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The impact of diasporas within the UK and across the globe to be examined at conference

A one-day conference will be held at the Royal Geographical Society in London on 17 September, at which 18 papers will present five years of research projects carried out at Leicester and Oxford focusing on the dispersal of people from their homelands.

Researchers, students and the public are invited to attend the one-day event which will celebrate the culmination of work undertaken by the Impact of Diasporas on the Making of Britain programme at Leicester and the Oxford Diasporas Programme, both supported by funding from the Leverhulme Trust.

Speakers will include the principal investigators Professor Joanna Story (pictured) from the School of History and Professor Robin Cohen from the University of Oxford and Thomas Hylland Eriksen, Professor of Social Anthropology at the University of Oslo, will give the keynote address on ‘Culture as a commons: Osmosis, crossroads and the paradoxes of identity’.

The audience will engage in debate and curated visual displays around four themes: Home and Away; Remembering and Forgetting; Coming and Going; Lost and Found. Attendees will also receive free copies of programme publications, including Diasporas Reimagined, a series of thought-provoking snapshots illustrating the variety of research on diasporas, and an 80-page book summarising the work of the Impact of Diasporas projects.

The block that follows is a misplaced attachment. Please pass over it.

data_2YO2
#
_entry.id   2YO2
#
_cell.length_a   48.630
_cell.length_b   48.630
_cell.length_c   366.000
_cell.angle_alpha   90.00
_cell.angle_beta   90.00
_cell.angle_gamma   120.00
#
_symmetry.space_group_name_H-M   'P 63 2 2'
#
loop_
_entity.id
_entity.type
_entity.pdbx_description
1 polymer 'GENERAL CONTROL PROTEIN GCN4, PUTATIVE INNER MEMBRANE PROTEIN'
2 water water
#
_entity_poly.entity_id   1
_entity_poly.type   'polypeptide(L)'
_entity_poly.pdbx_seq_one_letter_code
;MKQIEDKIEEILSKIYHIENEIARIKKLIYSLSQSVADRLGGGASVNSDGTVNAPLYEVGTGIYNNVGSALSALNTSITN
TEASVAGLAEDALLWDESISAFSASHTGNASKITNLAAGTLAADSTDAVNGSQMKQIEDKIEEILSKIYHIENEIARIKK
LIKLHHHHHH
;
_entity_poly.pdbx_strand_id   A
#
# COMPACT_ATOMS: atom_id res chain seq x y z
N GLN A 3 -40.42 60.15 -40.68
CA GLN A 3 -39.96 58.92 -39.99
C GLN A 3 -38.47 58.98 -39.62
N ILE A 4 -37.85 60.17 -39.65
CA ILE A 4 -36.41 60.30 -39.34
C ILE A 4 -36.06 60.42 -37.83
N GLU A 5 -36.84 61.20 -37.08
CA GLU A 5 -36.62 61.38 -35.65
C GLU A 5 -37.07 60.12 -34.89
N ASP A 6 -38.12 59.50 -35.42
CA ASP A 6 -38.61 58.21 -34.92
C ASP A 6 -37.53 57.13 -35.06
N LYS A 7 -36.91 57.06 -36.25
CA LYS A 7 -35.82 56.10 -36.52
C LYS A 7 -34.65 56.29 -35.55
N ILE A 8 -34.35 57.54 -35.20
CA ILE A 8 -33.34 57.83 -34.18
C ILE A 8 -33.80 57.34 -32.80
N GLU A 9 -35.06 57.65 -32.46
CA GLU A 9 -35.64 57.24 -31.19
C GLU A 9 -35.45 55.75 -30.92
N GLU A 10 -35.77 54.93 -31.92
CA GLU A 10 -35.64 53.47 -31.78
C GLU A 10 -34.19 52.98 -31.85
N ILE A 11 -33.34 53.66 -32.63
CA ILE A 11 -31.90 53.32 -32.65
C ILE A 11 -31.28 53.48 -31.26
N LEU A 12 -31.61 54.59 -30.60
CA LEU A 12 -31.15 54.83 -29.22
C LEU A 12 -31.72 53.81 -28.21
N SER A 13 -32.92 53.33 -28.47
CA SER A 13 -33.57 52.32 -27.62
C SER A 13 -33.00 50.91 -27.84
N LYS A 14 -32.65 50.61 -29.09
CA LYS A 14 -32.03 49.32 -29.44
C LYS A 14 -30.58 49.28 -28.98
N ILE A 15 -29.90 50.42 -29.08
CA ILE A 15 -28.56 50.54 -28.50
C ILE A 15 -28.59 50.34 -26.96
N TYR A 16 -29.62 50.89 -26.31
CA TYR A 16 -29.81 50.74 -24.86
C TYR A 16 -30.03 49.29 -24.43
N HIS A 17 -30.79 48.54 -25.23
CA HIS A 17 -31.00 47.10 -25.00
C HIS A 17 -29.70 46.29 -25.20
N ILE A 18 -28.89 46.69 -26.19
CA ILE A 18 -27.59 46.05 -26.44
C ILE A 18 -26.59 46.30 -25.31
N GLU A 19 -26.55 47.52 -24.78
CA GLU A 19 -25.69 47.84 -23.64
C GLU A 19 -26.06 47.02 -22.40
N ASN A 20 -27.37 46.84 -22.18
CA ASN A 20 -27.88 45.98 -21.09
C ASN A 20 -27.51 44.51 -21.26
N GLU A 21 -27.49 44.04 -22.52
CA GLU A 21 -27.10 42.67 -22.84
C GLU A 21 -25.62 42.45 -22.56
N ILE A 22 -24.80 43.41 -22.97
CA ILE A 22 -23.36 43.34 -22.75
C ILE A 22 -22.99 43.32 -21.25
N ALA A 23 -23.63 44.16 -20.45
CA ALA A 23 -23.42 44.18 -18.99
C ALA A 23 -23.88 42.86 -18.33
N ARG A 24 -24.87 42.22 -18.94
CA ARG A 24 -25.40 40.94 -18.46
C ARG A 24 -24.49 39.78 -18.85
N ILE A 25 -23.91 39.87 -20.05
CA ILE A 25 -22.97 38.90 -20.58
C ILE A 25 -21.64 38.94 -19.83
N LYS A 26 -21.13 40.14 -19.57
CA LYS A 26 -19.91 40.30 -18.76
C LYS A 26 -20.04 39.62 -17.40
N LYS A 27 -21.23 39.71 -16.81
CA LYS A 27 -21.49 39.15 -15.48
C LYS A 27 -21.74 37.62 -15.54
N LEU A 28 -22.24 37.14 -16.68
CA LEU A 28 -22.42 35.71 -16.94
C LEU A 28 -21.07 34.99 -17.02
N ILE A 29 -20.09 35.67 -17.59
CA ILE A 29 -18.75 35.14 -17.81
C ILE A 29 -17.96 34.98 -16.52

Professor Jo Story said: “Diasporas are an ancient phenomenon. Researchers studying past societies cannot speak to the migrants of distant times, and must investigate their experiences and the impact that their travels had on later generations through the textual and material culture that they left behind, and through their biological remains.

“But even this is only a part of the story. The impact of diaspora is as much what people hold in their minds about the bonds that connect them with distant people, distant places, and distant times, as about the objects or cultural practices that recall those connections. This was as true then as it is now.

“Over the past four years researchers based at the University of Leicester and the University of Nottingham have been working on genetic, linguistic, archaeological, literary and historical evidence to explore the impact of ancient diasporas on the making of Britain, and how these deep time diasporas impact on modern perceptions of identity and belonging.”

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